The caged birds that inspired my 'Irish Times' debut
ANOTHER LIFE:The sight of goldfinches for sale in a Dublin market began more than 50 years of writing
The flight of birds across the hillside is now sparse but more eventful, as the local finches and starlings sift about in flocks, the better to find food and keep a heads-up for predators. Among them, I assume, are the goldfinches we gloried in all summer as they raised young on the acre. As late as September one cock was still uttering his delicious, swivelling song from the hawthorn.
When the wind went north last month we took out the feeders and opened the big bag of peanuts from Argentina. Days on, as I write, the tubes hang almost untouched from the oaks: even the garden tits must feel they have wild seeds enough.
But goldfinches will be back as the last of the wayside thistles are scalped, until perhaps a dozen are flashing about the trees.
I remember the great pleasure, more than a decade ago, when the first of these finches came to the nuts – a thrill shared at thousands of Ireland’s kitchen windows as a species most at home in a weedy countryside progressively discovered human bounty. There have even been queries to Eye on Nature from innocents dazzled by the brilliant colours: what exotic visitors could they be?
The great change in the bird’s fortunes can be judged from its profile in an early classic of Irish ornithology, The Birds of Ireland, from 1900. “The goldfinch,” Richard Ussher and Robert Warren began, “is a well-known bird in every part of Ireland from which bird-catchers have not driven it, though they have done this for miles around our larger towns and even in many country districts the species has sensibly diminished.”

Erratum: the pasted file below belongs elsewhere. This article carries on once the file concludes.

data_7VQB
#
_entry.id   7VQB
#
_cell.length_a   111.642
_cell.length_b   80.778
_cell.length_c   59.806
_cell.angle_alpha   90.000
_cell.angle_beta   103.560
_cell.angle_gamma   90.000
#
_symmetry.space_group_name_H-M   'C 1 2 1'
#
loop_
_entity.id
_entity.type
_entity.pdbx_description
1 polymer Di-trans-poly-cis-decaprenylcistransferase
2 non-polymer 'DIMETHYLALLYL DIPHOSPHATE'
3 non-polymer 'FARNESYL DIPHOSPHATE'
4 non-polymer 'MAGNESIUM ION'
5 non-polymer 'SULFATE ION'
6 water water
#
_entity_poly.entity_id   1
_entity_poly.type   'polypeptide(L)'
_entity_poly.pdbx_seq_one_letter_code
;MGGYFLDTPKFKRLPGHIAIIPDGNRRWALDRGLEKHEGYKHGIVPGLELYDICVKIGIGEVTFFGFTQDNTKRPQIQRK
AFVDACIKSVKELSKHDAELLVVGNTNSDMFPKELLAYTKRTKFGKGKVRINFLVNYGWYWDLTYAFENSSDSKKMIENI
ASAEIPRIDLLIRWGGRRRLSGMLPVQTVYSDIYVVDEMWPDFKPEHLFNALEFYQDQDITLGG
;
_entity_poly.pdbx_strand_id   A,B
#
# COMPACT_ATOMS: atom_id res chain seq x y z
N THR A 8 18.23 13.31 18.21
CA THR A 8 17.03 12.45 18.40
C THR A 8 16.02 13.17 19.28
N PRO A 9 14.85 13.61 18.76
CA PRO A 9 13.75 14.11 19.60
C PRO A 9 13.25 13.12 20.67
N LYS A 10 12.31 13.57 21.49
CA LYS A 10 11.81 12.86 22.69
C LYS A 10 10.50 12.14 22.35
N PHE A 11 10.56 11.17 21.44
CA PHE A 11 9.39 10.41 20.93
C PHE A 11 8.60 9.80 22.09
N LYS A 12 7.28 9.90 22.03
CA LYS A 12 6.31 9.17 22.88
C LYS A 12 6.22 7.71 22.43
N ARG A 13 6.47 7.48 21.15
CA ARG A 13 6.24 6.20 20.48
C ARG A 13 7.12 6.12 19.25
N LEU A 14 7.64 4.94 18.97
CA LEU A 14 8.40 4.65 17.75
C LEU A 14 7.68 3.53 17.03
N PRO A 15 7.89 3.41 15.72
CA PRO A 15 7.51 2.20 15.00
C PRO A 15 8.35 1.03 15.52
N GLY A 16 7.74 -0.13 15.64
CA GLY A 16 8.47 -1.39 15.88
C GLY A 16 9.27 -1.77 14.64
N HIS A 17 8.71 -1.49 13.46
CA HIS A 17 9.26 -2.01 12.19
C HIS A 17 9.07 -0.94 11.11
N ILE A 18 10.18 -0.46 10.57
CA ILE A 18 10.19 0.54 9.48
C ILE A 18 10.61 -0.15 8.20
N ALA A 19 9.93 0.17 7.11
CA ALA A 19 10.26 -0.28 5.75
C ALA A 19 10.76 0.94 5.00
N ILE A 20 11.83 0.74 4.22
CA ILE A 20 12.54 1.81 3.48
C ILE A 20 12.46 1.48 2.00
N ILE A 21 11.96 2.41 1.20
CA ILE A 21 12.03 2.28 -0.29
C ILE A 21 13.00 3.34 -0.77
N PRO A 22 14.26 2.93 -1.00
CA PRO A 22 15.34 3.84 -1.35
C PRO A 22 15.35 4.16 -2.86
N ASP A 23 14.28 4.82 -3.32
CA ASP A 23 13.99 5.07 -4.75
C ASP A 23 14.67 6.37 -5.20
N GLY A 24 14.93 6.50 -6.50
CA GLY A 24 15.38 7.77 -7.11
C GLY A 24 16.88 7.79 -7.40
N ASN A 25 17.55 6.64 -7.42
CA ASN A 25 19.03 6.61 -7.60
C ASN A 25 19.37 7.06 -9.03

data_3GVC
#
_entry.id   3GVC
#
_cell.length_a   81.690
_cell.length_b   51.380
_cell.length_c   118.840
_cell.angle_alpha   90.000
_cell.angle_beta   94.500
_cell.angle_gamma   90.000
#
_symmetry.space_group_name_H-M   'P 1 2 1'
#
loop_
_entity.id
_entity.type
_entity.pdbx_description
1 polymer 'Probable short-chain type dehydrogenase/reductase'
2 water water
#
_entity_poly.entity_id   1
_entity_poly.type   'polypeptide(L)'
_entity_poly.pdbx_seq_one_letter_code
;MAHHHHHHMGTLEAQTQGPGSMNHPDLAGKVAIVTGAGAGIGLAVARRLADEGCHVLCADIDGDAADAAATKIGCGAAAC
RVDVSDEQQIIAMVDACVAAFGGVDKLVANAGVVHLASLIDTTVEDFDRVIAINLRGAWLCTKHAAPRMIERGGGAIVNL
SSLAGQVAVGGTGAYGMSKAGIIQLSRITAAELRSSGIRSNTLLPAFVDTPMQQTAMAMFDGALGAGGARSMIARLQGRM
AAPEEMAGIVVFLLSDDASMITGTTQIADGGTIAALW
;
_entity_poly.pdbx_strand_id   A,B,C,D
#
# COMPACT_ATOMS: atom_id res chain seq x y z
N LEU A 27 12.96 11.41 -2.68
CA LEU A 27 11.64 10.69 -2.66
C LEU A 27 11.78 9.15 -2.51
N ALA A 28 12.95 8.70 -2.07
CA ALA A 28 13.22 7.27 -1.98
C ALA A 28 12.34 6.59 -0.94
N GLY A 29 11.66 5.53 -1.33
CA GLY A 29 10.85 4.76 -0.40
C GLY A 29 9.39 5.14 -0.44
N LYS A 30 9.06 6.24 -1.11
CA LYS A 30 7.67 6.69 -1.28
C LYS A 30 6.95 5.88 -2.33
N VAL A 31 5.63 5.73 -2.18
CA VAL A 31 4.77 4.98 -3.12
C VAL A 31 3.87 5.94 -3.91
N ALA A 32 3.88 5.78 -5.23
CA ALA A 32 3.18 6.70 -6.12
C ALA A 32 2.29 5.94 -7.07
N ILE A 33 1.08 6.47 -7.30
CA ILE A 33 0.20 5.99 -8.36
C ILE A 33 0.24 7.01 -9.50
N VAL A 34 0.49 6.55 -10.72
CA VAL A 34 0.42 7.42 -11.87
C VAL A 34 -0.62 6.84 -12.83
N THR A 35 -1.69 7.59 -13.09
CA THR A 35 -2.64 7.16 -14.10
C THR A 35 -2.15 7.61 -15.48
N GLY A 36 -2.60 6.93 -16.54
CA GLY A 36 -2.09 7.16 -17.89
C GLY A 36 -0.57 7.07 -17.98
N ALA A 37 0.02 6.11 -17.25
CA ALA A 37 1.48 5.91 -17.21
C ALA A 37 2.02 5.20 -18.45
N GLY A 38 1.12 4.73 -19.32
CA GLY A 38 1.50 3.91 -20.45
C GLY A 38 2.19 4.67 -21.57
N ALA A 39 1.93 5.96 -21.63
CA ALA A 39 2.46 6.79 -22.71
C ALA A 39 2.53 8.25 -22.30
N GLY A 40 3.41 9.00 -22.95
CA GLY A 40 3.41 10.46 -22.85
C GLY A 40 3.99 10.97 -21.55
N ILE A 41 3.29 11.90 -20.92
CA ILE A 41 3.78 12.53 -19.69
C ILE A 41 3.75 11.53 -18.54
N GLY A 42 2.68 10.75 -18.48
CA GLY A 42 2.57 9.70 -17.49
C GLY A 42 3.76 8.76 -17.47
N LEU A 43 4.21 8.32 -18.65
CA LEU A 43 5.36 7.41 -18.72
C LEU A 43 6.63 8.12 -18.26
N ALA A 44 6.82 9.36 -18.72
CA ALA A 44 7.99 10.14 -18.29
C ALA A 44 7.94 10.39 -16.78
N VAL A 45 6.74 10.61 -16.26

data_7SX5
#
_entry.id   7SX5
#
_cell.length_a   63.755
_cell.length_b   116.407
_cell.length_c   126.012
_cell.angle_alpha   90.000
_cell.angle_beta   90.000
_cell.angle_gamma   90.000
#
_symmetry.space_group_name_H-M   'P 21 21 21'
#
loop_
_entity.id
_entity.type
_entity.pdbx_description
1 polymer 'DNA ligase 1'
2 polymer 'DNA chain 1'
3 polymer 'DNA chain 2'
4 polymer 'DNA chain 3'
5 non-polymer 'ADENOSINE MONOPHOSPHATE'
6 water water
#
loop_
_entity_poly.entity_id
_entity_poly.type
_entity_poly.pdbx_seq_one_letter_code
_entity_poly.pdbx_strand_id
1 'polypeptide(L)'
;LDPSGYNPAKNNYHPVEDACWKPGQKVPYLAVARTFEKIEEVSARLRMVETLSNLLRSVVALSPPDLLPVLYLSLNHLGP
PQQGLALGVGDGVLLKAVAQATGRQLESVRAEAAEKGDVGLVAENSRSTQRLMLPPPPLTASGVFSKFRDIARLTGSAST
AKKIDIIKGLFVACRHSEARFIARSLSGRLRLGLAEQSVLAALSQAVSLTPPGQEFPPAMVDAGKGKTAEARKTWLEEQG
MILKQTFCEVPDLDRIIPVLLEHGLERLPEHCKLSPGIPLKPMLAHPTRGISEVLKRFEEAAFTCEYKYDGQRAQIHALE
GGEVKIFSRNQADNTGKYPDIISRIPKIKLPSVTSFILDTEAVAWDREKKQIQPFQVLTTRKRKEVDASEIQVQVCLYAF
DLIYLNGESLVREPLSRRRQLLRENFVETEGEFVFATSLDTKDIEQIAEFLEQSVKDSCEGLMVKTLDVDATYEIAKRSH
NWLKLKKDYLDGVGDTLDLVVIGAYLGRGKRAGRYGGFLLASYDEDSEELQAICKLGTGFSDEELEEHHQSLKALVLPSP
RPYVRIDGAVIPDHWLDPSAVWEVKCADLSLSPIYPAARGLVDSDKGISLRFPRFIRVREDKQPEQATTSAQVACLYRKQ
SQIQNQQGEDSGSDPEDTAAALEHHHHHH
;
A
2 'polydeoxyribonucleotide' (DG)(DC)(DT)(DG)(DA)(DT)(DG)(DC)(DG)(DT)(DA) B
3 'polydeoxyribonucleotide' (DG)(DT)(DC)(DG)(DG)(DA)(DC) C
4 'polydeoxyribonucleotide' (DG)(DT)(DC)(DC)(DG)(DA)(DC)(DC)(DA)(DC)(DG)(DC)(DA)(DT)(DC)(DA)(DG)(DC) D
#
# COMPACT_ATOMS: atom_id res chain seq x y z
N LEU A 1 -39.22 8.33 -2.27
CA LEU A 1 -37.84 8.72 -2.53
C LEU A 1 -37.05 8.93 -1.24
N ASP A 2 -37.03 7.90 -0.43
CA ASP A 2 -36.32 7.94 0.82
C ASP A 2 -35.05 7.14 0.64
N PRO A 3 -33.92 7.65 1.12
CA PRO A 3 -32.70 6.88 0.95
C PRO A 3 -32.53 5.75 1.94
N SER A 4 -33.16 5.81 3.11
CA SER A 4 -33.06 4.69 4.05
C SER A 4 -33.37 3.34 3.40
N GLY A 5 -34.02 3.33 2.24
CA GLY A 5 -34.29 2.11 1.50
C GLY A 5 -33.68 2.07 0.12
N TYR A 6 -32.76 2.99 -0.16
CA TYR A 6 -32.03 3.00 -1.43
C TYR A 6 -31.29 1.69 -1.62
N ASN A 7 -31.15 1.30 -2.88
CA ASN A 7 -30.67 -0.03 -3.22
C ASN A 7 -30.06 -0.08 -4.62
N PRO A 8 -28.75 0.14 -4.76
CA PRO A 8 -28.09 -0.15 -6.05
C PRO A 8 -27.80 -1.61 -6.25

The popularity of goldfinches as caged birds, many for export to the UK, persisted for decades. In 1930 a young Dáil deputy for Dublin South, Seán Lemass, was resisting the passage of the first Wild Birds Protection Act. It would, he said, bring greater misery to the 300 people who made a precarious living from birdcatching. “If the economic situation becomes better,” he went on, “we can then afford to indulge in luxury legislation of this kind.”
At the end of the 1950s, on a brief visit to Ireland, I was taken around Dublin by a friend. The tour included a Sunday-morning visit to the old bird market in what was once called Petty Canon Alley, later Canon Street, within bell-ringing chimes of St Patrick’s Cathedral. This cramped cul-de-sac, lined with cages holding, all too probably, some goldfinches and linnets along with canaries and budgerigars, was crowded with men in hats and caps who, in retrospective fancy, could have been waiting to join Flann O’Brien in the pub.
The visit moved me to a poem, which began: “There would be something doubly wrong / About a market selling birds in cages / That viewed the hills or other birds / Free to their own trees and refuges. / This market is itself a cell confined / By overpeering sculleries . . .” I was twentysomething, and The Irish Times kindly paid me £10 for it (or was it 10s 6d?) – my debut in these pages, in 1958.
History, local and natural, continues to inspire slim volumes produced with much personal zest and dedication and deserving some notice at this season.